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Projects -
Don't Ya Just Love Them?


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Aren't your child's big homework projects so much fun? Don't you love watching your child independently study, research, write and create magnificent art?


In my e-book, 10 Ways to Make Certain That Your Kids Hate School, Become Lazy & Dependent Learners, Drive Their Teachers Crazy, & End Up Living in Your Basement Until They Are 40, I talk about my daughter's recent social studies project.

That thing really could have done me in. Talk about Drama for Yo' Mama: we had tears, slammed doors, rushing to the store. However, I took my own advice about being hands-off as often as possible, and both my daughter and I managed to stay alive.

I have found that even families that have tamed the homework dragon in their regular, daily lives often become "discombobulated" when faced with a big project or research paper.

Unfortunately, most of these assignments appear at the end of the school year- just when you need a break from all the madness, there's more of it!

Here are a few tips to help you, your child and the entire family:

  • Trust your own eyes. Get your hands on any handout and read it. Do not rely on second-hand information or, worse, your child's memory about due dates, pertinent information, directions, grading, etc. Make a copy (or two). Before you give the handout back to your child- make a copy for yourself. Hide this copy and wait patiently. When your darling son comes to you and says, "I lost the paper. I guess I can't do my project," you can (ta-dah!) pull out your copy and say, "I have saved the day!" (Don't be shocked if your son doesn't give you a kiss.)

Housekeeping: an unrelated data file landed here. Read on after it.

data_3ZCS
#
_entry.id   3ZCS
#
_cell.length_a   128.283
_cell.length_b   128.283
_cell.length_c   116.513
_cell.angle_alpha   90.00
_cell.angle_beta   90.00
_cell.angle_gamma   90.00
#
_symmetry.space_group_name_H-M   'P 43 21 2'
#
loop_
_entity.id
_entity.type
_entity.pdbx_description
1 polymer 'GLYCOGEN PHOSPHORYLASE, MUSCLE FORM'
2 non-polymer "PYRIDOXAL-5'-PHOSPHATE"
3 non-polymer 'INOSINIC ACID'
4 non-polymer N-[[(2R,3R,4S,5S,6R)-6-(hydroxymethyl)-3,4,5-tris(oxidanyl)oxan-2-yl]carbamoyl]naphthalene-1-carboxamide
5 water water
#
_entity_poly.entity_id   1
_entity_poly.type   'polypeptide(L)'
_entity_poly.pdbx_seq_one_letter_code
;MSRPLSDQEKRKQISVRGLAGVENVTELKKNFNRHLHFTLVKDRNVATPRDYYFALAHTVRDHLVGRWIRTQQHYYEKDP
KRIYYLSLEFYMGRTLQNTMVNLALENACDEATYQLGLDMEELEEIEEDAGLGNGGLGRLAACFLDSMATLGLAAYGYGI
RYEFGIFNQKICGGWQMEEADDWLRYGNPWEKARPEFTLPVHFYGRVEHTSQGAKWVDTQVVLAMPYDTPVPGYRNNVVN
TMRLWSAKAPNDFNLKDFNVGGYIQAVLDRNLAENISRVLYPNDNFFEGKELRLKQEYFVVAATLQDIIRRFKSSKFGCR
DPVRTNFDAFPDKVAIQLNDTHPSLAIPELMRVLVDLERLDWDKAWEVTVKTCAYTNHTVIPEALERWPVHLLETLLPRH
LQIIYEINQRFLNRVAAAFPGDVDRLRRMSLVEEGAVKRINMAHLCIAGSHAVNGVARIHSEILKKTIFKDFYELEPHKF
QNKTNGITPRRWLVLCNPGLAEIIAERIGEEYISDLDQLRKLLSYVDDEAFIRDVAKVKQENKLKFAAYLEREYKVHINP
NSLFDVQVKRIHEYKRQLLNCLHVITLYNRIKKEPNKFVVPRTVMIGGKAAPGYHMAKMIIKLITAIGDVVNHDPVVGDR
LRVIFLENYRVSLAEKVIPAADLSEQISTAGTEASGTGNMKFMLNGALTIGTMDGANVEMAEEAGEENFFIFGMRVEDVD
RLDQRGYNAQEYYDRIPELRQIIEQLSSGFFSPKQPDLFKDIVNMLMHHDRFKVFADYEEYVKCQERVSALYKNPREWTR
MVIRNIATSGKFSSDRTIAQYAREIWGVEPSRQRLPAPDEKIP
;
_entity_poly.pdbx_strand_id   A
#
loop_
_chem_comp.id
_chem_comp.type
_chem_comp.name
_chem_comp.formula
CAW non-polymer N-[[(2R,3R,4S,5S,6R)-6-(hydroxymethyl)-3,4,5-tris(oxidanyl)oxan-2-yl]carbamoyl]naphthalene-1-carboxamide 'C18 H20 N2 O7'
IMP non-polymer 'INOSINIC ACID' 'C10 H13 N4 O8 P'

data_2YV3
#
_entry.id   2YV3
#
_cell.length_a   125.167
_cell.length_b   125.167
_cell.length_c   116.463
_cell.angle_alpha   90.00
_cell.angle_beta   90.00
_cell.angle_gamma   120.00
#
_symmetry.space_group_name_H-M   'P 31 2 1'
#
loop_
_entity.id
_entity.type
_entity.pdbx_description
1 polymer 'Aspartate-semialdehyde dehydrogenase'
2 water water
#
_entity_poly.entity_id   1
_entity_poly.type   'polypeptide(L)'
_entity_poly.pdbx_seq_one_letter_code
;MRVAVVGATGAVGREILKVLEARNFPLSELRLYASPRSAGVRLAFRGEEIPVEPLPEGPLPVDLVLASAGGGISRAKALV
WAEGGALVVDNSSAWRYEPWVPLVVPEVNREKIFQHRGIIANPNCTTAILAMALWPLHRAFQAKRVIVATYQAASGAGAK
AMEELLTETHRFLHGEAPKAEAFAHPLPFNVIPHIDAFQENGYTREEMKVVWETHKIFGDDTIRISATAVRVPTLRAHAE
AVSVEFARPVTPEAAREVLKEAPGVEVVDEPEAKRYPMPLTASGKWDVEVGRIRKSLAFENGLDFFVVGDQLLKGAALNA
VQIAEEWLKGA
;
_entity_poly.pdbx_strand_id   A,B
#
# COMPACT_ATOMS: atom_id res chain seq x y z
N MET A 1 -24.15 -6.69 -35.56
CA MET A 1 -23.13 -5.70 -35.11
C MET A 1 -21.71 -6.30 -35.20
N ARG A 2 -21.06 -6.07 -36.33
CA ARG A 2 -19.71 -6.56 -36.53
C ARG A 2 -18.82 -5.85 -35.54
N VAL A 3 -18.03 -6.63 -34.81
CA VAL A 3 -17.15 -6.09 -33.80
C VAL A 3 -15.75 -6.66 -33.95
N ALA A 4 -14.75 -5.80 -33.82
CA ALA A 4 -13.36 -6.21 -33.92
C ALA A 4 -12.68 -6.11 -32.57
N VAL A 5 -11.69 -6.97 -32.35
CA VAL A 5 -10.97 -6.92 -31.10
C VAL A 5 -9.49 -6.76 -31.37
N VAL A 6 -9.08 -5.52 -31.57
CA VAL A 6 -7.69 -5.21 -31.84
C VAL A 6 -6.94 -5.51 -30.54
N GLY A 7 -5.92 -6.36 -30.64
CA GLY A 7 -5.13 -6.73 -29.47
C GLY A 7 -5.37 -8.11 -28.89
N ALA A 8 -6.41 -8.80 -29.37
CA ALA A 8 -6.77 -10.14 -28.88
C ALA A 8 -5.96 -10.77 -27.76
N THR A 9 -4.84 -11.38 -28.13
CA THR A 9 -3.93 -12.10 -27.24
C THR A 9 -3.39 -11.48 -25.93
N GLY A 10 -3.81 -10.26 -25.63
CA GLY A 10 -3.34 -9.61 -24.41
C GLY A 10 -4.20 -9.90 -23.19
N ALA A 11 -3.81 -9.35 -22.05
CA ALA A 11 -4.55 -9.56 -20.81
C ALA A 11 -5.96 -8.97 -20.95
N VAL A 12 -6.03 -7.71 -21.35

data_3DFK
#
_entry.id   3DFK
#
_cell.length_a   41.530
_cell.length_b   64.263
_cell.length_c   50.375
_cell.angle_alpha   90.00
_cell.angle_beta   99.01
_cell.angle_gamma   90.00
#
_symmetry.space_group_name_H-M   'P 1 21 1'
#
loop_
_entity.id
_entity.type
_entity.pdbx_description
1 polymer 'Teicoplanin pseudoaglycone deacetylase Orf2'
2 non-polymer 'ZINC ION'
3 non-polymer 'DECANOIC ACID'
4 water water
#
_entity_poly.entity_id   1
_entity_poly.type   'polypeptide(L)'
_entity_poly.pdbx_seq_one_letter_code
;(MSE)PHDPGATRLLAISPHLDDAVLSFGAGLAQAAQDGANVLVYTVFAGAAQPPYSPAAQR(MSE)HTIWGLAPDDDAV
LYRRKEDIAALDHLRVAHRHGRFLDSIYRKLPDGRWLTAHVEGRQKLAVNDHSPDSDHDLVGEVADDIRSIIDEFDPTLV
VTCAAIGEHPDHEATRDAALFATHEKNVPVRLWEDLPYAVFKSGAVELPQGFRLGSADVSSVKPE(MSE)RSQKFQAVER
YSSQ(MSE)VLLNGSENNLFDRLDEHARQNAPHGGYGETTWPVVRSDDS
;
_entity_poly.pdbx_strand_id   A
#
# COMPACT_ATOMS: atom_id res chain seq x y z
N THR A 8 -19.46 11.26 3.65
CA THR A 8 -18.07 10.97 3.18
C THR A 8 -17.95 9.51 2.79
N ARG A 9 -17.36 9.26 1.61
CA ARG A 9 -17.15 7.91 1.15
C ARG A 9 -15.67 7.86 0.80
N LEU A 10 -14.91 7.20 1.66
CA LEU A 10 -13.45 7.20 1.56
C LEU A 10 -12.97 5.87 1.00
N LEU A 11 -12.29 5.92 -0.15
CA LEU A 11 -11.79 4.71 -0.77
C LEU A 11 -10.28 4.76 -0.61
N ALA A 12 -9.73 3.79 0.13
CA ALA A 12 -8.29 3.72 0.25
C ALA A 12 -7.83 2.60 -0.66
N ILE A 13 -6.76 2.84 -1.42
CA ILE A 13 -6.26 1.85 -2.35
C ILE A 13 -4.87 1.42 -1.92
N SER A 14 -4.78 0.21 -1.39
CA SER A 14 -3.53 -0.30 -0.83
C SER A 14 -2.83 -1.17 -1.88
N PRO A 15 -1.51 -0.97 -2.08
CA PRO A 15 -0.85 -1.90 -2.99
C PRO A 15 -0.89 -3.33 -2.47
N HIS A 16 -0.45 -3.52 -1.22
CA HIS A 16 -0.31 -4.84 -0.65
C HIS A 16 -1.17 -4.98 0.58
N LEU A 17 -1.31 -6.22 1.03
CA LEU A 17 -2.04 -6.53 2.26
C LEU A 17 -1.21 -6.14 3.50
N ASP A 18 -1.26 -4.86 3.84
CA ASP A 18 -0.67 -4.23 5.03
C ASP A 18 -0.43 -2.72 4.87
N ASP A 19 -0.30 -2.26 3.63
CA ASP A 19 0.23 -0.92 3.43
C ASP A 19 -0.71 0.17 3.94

I recommend making extra copies to take to the store every other day to buy materials. Speaking of which...

  • Think ahead. Buy/ gather materials and put them in the Magic Homework Box as soon as you find out about any big assignment. There is nothing worse than going to the store and finding out that there are no more California Mission kits available because every 4th grader in the state got to the store before you.

  • Break it down. You can eat an elephant- one bite at a time. Try to look at the final assignment as a bunch of mini-projects. For example, this week go to the library and find books on volcanoes; next week, read the books and take notes; the week after, write the first draft.

    Save the fun part (usually, art) until last or they'll never start the research and writing.

  • Calendar it. Put everything (due dates, the above-mentioned steps) on the family calendar so that everybody (you, other parent, babysitter, Grandma) knows what your organized and motivated student should be doing and when they should be doing it.

  • Remind yourself whose project it is. IT IS NOT YOURS! You are there to guide, support, counsel and wipe tears. You are not in middle school. You are not being graded as a parent. Let your child do the work (or not) and learn a lesson (or five).

The Biggest Project of Them All...

Yes, I'm talking about those dreaded science fair projects! Relax! It doesn't have to be a nightmare- if you start early and stay organized.

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